The story enters violently, politics intervenes into it, there are social and cultural changes, but the main stream of events takes places in an airtight full circle of the local community as common as genuine human individuality. Even amidst the horrors of war and invasion, there is a touch of softness and mysticism.
He sat aside for him one of those single, random bullets that they say are carried by God.
Primeval and Other Times By Olga Tokarczuk
One gains a sense of the timelessness of all beings, the storm sweeps through the history. All chapters are preceded by "The Time of This time is not associated with events, but people and personifications. The village is both realistic and also magical, the story as much psychological as it is symbolic.
A mixture of realism and fantasy, rational description and magic, a story rooted in history while at the same time full of marvel. It is of course a story of the Polish countryside in a turbulent century of war and political transition but, and this is a very strong but, it is also a complicated parable of human fate.
Ode to the soul of the world: Primeval and Other Times by Olga Tokarczuk
The novel is simultaneously psychological and metaphorical. The key is myth. The very name, Primeval, brings one back into a mythical time of the beginning. It is the sacred center of the world around which the space is arranged precisly in a meaningful whole. This is the story of Genesis. Develop and describe the world.
This is the history of the world who, like all living things, are born, evolve and die" - says Olga Tokarczuk.
When will my book be dispatched from your warehouse?
Above all it is a fantastic story of human life and struggle with itself, the circumstances, moral and religious standards, history. A story full of tenderness for the world, despite its atrocities, and for people living on it who at any price they want, with varying effect, give meaning to their existence. Olga Tokarczuk tells her story in short, concrete sentences.
It is based on the observation of reality that underpins the philosophical reflection. The omnipresent narrator is sympathetic in the awareness of the residents and is a spokesperson for their rights.
Many of the characters asks the essential questions; about themselves, about the world, about the meaning of life. The novel consists of three main themes: human, nature and God and together they form a whole entity. A strong symbolism is to be found for example in the description of the area occupied by Primeval. We can find it especially in the two rivers, The Black River and The White River , which separates the village from the rest of the world.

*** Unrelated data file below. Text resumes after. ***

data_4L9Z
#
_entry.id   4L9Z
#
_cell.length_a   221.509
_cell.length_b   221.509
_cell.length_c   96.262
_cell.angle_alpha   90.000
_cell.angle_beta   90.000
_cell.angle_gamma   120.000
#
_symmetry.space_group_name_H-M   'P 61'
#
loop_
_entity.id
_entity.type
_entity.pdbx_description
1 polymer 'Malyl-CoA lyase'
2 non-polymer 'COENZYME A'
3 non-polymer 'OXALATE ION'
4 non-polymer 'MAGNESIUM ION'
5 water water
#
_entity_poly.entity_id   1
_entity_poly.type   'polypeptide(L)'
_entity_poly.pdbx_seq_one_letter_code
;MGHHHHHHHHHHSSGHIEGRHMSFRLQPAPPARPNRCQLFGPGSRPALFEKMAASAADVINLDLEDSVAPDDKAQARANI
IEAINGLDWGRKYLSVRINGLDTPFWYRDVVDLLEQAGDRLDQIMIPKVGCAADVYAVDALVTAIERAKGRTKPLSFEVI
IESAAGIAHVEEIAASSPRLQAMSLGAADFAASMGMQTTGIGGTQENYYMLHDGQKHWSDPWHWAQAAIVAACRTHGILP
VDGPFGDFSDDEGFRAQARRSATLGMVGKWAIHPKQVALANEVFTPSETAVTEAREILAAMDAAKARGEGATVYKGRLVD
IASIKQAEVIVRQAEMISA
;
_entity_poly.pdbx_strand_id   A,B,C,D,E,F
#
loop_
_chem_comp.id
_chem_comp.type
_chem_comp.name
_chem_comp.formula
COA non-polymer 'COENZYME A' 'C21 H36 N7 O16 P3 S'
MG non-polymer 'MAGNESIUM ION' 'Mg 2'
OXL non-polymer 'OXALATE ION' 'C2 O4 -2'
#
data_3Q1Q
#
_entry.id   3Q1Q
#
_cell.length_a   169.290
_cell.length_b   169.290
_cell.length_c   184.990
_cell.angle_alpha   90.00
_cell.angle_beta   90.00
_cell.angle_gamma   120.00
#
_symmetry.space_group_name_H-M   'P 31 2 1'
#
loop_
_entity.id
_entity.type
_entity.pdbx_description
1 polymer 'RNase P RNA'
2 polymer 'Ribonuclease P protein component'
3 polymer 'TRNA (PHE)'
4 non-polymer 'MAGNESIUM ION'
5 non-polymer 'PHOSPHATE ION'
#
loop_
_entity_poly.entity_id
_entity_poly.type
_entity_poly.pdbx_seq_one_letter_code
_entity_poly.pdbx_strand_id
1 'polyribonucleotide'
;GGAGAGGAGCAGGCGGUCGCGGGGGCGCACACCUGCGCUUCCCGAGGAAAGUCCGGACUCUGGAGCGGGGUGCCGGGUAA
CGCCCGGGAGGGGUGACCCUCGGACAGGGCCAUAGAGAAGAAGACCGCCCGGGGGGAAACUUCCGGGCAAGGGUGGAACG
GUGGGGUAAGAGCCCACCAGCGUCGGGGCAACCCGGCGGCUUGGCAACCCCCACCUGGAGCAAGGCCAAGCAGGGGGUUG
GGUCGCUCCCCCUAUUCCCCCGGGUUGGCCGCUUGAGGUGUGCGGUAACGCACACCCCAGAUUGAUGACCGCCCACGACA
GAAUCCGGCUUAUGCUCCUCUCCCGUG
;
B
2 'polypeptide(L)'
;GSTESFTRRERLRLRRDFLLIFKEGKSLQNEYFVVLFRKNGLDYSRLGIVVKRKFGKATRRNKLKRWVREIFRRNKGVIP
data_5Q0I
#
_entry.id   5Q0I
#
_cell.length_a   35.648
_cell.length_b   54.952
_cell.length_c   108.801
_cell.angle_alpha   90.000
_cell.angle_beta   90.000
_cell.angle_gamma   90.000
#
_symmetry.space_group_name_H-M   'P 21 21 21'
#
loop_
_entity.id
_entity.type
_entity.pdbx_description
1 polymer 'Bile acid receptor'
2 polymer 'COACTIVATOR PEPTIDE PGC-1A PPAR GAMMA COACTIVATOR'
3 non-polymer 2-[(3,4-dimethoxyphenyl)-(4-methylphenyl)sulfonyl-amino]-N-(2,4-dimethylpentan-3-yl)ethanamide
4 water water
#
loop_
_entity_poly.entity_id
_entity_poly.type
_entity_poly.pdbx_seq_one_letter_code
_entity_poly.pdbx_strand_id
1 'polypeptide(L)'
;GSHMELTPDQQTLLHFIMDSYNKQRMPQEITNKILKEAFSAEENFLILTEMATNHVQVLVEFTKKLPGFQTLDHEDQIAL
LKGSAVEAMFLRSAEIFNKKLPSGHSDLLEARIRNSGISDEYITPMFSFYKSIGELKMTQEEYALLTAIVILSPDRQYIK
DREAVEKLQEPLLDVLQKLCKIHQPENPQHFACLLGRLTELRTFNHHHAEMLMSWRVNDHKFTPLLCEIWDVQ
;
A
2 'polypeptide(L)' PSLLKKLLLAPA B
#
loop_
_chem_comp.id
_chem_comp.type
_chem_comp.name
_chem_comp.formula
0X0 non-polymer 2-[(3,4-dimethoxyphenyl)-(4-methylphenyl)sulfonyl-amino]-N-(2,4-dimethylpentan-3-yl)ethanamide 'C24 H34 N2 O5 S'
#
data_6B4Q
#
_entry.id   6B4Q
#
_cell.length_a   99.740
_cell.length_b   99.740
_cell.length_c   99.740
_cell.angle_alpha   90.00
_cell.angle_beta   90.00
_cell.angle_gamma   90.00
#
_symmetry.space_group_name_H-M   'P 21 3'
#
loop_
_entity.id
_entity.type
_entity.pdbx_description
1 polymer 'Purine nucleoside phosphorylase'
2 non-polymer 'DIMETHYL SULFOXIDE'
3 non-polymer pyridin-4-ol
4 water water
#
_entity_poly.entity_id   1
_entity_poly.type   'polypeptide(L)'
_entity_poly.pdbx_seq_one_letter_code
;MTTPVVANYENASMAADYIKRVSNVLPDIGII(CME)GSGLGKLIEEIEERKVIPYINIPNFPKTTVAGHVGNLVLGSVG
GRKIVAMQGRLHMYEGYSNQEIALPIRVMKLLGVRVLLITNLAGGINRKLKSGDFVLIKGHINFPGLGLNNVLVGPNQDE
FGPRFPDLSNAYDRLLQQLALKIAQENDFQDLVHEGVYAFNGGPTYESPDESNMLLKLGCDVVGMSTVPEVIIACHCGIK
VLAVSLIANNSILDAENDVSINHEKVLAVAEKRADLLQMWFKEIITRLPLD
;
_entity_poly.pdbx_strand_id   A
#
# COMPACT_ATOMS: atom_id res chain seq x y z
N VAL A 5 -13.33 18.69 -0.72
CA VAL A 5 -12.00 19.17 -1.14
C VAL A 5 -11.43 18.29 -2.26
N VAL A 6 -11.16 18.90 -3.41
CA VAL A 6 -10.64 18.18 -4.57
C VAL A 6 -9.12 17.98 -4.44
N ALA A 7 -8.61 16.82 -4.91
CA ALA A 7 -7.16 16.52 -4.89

These two rivers metaphorically depicture the human fate. As mentioned above, it indeed a beautiful book. The grinder is not quite a talisman but one of its roles is to mark time because it is something which barely changes while people grow and age, wars are fought, and a lot happens.
Olga Tokarczuk : Primeval and Other Times
The grinder signifies endurance and continuity, much like the grist mill which, in a larger sense, anchors Primeval to the very basis of survival. Like every person, Misia was born broken into pieces, incomplete, in bits. Everything in her was separate — looking, hearing, understanding, feeling, sensing, and experiencing. People think madness is caused by a great, dramatic event, some sort of suffering that is unbearable.
They imagine you go mad for some reason.
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People also think madness strikes suddenly, all at once, in unusual circumstances, and that insanity falls on a person like a net, fettering the mind and muddling the emotions. But Florentynka had gone mad in the normal course of things, you could say for no reason at all. We follow a few families from beginning to end. Izydor, the wise fool; kindly Misia; grouchy Pawel; Squire Popielski who goes mad playing a game about life; Ukleja who beats Ruta; quick-tempered Boski; Cornspike who lives in the woods and sleeps with the men from the tavern. Ivan Muka telling Izydor, "Either God exists and has always existed, or" here he added the second finger "God doesn't exist and never has.
Or else" the third appeared "God used to exist, but no longer does. And finally," here he poked all four fingers at Izydor "God doesn't yet exist and has yet to appear. Life is less than bucolic, but even amidst the sounds and alarums of war and invasion, the author leavens all with a touch of softness and mysticism.